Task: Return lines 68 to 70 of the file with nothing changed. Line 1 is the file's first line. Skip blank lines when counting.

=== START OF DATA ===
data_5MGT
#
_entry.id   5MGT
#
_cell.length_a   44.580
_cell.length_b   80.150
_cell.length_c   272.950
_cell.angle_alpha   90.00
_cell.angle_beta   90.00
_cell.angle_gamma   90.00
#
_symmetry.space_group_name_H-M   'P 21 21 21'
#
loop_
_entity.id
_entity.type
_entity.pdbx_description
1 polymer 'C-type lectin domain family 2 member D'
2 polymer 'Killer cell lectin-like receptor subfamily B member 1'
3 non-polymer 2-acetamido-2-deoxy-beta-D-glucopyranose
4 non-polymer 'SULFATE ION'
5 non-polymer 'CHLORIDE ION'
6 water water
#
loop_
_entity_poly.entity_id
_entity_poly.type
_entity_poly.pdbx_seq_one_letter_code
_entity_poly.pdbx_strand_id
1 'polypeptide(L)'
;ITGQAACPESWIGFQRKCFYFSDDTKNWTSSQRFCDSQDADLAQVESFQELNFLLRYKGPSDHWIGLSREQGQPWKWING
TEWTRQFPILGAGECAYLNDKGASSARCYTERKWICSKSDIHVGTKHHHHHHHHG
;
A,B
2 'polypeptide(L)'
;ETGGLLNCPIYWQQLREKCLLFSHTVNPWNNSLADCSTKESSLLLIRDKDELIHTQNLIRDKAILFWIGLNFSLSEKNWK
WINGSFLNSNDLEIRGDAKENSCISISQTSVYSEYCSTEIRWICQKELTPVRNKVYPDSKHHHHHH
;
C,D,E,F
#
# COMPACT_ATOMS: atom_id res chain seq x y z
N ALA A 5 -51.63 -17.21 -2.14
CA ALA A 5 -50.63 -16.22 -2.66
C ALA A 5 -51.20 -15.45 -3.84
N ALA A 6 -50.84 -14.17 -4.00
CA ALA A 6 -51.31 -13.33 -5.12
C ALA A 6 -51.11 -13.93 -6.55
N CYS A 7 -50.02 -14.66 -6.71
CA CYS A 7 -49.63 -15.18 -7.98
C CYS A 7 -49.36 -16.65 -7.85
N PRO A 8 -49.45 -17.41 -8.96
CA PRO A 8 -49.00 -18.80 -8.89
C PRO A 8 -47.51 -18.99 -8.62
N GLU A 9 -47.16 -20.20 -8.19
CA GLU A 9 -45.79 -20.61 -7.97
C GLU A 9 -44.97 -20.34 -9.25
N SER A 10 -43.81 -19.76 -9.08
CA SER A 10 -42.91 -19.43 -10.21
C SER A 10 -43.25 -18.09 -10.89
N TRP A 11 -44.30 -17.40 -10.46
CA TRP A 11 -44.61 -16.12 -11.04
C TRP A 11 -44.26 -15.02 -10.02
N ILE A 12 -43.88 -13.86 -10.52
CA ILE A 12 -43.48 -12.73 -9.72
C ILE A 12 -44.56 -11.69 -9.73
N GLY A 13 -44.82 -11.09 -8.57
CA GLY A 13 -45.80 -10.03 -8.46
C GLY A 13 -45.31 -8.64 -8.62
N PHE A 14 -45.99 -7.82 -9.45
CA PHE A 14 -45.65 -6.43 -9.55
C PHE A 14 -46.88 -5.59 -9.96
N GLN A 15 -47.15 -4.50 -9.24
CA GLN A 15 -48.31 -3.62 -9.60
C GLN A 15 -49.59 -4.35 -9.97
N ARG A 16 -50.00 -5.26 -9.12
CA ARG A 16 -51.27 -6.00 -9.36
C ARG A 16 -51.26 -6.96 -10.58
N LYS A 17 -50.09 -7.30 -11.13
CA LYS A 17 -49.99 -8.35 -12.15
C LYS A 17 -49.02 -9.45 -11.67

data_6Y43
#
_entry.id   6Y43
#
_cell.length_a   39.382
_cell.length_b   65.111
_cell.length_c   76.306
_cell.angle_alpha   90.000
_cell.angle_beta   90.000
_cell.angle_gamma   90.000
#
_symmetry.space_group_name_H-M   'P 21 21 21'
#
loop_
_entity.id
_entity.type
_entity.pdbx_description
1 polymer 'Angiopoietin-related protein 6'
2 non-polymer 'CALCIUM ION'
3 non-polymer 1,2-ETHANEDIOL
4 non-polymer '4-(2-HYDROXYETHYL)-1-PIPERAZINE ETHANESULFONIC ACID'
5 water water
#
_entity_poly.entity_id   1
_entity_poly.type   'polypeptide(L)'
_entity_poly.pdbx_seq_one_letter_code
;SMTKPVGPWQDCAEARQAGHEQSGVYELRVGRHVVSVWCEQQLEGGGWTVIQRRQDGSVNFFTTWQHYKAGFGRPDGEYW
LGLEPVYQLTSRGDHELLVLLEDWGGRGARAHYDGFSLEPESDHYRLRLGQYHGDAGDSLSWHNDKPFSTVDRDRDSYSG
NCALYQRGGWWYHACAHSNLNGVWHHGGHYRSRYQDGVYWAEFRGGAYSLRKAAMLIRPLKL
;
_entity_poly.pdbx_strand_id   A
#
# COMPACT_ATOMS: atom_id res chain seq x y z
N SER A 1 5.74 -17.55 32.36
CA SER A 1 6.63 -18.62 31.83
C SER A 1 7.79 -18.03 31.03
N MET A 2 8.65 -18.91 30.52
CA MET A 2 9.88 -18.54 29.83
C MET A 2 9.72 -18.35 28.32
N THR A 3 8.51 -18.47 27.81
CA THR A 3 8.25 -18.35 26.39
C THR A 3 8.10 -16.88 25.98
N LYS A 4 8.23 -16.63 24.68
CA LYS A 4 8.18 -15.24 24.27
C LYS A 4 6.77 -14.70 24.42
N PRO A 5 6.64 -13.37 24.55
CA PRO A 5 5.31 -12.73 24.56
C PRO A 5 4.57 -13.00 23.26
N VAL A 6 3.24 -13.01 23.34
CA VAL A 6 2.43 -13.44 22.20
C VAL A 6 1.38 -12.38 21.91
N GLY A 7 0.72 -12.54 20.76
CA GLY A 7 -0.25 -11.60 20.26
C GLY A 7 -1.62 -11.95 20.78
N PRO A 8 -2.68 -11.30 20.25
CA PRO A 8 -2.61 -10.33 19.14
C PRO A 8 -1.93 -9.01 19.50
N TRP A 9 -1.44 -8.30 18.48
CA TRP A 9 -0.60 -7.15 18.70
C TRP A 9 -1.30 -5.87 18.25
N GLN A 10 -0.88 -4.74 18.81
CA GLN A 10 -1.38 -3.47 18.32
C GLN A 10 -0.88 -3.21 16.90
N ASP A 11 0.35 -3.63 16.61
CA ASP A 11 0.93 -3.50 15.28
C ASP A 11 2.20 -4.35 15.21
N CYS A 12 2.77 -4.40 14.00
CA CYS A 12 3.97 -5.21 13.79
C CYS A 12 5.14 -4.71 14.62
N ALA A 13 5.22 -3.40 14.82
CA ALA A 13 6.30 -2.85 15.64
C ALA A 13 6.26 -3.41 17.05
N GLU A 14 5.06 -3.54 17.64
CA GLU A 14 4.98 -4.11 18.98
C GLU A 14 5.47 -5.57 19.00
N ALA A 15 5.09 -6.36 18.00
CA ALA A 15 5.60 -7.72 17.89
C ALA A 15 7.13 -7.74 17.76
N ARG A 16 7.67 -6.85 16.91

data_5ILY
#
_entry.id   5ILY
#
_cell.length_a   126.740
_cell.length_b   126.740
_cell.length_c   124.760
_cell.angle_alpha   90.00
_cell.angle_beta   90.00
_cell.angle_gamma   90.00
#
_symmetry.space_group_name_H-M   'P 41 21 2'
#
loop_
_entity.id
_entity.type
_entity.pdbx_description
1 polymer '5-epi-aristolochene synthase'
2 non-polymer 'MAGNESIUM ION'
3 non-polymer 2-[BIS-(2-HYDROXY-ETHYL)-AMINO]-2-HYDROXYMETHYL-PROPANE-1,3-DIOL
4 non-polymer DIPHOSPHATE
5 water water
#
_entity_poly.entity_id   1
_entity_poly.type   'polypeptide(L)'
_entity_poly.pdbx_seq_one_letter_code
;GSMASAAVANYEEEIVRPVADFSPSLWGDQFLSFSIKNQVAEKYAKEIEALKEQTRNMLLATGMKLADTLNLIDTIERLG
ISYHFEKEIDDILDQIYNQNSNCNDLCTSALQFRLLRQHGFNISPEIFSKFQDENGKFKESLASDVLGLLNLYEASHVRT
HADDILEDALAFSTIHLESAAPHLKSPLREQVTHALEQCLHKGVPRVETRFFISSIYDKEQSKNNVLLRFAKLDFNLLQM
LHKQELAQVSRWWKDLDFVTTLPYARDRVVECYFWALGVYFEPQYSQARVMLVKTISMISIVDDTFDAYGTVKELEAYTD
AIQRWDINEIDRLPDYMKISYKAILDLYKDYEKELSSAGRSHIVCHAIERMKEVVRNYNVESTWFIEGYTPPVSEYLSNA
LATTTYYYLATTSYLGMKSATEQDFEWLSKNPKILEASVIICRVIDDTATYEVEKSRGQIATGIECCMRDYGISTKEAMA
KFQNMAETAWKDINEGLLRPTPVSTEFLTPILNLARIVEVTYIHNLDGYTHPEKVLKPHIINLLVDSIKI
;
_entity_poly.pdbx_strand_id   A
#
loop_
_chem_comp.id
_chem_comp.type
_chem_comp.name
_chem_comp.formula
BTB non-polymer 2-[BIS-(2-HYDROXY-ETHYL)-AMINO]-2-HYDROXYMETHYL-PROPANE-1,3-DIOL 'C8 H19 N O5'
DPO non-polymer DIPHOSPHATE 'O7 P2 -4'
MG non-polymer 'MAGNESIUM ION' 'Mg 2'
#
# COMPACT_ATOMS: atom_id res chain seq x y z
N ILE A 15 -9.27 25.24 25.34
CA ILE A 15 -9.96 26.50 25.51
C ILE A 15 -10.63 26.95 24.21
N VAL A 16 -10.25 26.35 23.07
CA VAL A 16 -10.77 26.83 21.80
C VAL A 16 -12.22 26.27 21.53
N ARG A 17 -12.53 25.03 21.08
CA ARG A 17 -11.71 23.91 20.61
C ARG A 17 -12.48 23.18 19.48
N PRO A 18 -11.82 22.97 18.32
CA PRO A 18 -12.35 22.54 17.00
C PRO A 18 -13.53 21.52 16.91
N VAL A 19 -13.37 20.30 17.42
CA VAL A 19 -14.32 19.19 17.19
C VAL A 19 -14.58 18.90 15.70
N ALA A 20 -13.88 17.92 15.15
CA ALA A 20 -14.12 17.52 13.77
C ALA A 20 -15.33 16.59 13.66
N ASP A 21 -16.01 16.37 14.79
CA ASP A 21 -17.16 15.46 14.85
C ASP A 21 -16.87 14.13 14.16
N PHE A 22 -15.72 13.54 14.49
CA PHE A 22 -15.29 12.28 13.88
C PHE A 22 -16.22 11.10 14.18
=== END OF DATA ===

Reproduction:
C GLY A 13 -45.31 -8.64 -8.62
N PHE A 14 -45.99 -7.82 -9.45
CA PHE A 14 -45.65 -6.43 -9.55